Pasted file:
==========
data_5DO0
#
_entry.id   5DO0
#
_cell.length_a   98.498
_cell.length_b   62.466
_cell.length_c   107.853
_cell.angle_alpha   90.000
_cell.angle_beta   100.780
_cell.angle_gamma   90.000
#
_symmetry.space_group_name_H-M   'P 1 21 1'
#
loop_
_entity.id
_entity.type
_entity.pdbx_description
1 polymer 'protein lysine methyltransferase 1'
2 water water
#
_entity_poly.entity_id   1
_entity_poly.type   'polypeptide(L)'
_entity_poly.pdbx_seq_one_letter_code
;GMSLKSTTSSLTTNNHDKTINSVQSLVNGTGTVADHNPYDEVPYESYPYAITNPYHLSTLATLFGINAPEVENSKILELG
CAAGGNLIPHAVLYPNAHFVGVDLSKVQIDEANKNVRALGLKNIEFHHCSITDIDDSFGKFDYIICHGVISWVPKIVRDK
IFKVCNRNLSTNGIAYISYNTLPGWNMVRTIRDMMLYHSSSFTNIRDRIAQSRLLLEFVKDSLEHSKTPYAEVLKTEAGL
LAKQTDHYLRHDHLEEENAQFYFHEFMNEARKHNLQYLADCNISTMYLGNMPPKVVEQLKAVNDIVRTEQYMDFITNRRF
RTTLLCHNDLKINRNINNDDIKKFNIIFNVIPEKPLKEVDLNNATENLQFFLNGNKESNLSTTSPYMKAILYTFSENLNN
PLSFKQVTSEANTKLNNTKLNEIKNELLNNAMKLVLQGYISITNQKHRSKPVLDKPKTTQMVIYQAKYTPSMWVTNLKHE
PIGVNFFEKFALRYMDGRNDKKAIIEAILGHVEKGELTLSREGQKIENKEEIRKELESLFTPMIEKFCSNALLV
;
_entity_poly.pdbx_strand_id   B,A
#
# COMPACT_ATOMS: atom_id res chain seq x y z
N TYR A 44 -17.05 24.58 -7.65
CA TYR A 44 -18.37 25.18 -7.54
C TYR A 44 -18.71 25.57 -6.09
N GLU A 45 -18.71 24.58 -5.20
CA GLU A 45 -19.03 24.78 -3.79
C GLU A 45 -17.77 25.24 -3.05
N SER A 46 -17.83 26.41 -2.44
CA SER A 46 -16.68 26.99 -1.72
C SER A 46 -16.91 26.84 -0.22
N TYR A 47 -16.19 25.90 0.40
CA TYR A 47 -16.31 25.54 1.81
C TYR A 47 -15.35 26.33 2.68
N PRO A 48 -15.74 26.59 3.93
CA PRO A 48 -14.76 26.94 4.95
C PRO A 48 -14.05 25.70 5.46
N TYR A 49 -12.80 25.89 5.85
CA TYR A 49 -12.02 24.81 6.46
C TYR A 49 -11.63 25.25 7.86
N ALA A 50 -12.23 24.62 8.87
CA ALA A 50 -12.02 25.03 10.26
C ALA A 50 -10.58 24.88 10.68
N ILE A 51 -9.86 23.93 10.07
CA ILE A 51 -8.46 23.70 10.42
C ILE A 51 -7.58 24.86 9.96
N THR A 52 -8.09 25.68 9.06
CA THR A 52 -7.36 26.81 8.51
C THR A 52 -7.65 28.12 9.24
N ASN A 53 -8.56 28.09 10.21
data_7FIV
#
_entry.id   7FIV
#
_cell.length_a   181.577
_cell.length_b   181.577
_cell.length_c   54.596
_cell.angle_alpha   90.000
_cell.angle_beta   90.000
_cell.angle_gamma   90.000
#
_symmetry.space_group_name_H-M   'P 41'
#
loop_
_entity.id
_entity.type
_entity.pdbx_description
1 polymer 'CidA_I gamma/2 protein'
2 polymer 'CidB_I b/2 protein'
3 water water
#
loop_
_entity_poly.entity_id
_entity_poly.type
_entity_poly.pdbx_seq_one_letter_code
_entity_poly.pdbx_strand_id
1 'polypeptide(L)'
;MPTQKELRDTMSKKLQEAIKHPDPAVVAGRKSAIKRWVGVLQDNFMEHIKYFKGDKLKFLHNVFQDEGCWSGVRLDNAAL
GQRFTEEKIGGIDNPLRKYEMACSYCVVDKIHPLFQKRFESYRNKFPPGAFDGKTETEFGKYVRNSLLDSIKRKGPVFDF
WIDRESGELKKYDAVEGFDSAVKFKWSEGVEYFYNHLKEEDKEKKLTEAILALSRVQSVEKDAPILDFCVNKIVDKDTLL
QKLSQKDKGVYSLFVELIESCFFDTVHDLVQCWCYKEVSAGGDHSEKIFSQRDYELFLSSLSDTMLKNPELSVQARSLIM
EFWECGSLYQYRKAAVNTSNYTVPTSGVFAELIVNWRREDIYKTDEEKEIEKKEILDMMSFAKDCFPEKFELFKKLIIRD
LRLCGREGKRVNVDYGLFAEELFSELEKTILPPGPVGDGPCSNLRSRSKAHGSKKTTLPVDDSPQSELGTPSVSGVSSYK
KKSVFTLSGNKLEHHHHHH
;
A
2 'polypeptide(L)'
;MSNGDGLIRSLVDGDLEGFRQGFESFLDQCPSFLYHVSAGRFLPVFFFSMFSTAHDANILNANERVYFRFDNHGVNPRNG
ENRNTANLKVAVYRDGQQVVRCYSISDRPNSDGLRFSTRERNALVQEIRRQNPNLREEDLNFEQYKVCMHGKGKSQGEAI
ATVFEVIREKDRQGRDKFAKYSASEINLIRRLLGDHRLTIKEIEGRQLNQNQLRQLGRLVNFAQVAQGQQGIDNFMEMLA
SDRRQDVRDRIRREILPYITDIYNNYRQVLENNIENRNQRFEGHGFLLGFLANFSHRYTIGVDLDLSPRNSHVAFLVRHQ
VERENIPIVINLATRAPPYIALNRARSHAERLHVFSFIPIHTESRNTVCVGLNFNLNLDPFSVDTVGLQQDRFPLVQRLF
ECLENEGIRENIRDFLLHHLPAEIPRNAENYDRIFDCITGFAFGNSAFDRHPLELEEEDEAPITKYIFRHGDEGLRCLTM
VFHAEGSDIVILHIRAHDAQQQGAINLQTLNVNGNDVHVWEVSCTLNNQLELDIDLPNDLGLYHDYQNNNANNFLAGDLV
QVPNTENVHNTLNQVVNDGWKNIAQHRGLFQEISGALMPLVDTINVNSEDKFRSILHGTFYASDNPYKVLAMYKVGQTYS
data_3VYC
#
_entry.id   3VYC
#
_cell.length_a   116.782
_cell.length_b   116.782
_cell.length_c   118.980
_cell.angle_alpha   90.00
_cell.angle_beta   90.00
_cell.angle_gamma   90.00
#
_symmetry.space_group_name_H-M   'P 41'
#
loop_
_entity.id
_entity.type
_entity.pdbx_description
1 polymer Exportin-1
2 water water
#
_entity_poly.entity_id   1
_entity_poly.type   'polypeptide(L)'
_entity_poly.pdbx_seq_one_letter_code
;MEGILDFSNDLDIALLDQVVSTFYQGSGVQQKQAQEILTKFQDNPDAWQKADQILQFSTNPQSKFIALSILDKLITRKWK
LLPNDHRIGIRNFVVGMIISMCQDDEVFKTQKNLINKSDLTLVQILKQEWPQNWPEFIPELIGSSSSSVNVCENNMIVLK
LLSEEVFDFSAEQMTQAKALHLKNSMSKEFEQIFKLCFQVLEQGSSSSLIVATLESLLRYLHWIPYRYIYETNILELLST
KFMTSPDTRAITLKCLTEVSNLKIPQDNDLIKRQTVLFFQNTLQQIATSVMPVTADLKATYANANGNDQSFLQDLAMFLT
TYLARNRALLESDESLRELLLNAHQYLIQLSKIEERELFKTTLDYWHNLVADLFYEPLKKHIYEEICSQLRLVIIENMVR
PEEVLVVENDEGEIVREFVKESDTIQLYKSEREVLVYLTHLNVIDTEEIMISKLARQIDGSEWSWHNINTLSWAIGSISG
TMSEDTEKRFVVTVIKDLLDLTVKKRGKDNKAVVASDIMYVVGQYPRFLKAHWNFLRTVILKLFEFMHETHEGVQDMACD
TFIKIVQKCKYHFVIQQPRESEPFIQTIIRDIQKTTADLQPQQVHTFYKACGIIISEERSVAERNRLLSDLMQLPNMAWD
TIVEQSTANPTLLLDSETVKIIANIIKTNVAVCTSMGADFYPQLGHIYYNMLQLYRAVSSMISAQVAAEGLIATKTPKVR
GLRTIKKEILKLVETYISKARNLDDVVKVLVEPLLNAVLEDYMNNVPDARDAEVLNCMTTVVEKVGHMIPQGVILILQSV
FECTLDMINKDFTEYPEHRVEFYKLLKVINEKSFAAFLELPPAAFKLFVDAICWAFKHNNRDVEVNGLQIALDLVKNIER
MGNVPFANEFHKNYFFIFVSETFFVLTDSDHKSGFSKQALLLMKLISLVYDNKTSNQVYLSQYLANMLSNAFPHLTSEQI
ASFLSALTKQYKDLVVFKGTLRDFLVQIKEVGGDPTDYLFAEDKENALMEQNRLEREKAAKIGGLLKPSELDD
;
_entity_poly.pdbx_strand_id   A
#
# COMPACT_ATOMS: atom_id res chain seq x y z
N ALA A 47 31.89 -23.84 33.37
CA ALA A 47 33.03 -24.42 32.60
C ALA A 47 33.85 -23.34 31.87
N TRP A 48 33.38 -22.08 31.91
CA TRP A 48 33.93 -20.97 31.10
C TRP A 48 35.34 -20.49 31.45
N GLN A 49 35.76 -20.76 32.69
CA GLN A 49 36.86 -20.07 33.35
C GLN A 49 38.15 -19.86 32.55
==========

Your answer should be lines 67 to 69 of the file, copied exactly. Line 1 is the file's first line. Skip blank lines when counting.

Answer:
_cell.length_a   181.577
_cell.length_b   181.577
_cell.length_c   54.596